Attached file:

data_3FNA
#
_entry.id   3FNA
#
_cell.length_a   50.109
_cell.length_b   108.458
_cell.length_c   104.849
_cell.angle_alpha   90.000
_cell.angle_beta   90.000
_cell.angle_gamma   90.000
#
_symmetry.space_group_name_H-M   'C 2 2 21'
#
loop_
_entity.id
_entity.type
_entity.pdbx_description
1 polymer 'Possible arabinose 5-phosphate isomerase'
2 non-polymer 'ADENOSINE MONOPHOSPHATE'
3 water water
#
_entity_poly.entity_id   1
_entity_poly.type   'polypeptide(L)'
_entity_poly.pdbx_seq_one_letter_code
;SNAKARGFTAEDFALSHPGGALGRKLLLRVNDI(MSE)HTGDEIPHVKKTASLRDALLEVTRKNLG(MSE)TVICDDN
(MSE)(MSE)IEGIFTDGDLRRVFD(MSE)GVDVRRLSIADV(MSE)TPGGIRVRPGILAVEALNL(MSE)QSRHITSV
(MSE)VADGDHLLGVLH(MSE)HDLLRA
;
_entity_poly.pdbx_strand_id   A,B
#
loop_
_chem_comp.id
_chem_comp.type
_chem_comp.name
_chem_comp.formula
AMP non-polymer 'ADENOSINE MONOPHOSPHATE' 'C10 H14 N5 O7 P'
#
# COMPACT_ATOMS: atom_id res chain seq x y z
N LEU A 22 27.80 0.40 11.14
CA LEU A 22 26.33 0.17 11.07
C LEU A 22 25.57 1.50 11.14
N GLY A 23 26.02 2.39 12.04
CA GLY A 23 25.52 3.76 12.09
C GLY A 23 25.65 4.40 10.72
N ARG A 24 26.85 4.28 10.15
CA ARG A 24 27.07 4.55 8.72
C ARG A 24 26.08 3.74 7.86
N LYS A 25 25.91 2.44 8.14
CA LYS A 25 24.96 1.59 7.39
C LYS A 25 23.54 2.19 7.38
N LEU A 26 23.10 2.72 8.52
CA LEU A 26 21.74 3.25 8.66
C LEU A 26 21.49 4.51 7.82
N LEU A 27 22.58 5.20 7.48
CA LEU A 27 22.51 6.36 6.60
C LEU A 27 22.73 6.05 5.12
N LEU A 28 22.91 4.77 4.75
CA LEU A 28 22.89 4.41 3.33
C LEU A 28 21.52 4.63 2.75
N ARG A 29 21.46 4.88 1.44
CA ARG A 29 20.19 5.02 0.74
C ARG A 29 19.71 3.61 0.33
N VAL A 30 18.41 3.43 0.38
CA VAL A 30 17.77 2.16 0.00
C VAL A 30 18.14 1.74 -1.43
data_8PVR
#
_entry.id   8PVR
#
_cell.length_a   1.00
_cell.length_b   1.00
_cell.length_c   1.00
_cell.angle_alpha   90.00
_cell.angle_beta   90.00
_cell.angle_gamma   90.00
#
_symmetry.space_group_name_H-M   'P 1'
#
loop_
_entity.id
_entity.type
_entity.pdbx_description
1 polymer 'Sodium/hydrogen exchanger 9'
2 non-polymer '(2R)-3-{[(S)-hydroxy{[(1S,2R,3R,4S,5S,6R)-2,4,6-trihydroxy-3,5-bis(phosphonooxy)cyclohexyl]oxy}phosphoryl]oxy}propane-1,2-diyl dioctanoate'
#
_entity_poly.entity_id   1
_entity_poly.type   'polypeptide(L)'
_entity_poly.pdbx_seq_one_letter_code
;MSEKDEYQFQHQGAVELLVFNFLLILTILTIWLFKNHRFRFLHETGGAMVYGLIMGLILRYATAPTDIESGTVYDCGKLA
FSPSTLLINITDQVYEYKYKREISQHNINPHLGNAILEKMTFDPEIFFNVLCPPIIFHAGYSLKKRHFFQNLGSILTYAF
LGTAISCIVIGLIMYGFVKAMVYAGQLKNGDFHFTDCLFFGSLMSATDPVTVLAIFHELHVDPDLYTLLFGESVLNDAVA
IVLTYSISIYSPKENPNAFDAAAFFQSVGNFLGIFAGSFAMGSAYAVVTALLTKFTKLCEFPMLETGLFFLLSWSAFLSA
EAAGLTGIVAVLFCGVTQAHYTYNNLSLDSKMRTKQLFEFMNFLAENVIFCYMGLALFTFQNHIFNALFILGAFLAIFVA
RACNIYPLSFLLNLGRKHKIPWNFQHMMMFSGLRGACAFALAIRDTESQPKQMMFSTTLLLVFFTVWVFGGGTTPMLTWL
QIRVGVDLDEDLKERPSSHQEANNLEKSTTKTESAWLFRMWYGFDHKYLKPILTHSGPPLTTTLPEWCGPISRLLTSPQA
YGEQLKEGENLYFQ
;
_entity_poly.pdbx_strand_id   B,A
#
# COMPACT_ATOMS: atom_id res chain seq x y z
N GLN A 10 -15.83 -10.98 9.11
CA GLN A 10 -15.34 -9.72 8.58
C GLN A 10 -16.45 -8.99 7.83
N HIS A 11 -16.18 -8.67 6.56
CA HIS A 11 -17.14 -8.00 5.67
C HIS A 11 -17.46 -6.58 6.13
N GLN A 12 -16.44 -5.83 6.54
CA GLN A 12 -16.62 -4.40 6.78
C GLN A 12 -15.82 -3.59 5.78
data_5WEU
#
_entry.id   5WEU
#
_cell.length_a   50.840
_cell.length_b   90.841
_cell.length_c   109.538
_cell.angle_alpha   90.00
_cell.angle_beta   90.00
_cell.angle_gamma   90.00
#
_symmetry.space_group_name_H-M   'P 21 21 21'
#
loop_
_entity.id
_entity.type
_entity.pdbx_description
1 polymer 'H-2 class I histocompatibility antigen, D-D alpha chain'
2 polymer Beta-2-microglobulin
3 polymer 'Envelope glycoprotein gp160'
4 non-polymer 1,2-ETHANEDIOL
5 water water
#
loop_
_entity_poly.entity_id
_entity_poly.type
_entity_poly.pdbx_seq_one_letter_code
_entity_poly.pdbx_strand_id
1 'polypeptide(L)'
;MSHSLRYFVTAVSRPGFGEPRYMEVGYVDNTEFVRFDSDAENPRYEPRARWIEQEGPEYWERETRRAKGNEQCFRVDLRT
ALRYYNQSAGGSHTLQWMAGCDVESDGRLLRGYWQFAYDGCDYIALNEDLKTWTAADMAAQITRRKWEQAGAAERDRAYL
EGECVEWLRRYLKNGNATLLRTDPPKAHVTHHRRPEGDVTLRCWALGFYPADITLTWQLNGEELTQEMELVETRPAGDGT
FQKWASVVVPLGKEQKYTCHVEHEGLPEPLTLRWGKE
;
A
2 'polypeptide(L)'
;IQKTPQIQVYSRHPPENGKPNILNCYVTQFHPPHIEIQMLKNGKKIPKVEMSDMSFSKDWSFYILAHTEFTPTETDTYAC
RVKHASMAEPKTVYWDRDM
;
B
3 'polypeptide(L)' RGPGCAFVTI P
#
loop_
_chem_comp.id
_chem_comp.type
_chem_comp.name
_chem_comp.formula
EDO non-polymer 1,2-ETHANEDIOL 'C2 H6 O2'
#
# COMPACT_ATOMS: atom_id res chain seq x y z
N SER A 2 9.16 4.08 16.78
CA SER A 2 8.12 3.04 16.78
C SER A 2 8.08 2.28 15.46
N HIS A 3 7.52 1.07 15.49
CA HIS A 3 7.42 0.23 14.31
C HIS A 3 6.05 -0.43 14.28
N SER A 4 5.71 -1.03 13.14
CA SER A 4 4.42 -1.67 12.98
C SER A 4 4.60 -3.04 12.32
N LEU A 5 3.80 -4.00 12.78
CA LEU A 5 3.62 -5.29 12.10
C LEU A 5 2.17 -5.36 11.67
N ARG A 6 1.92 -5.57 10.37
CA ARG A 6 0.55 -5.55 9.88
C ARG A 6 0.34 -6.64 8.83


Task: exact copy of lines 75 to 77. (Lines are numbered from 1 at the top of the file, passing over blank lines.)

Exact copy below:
_cell.angle_gamma   90.00
#
_symmetry.space_group_name_H-M   'P 1'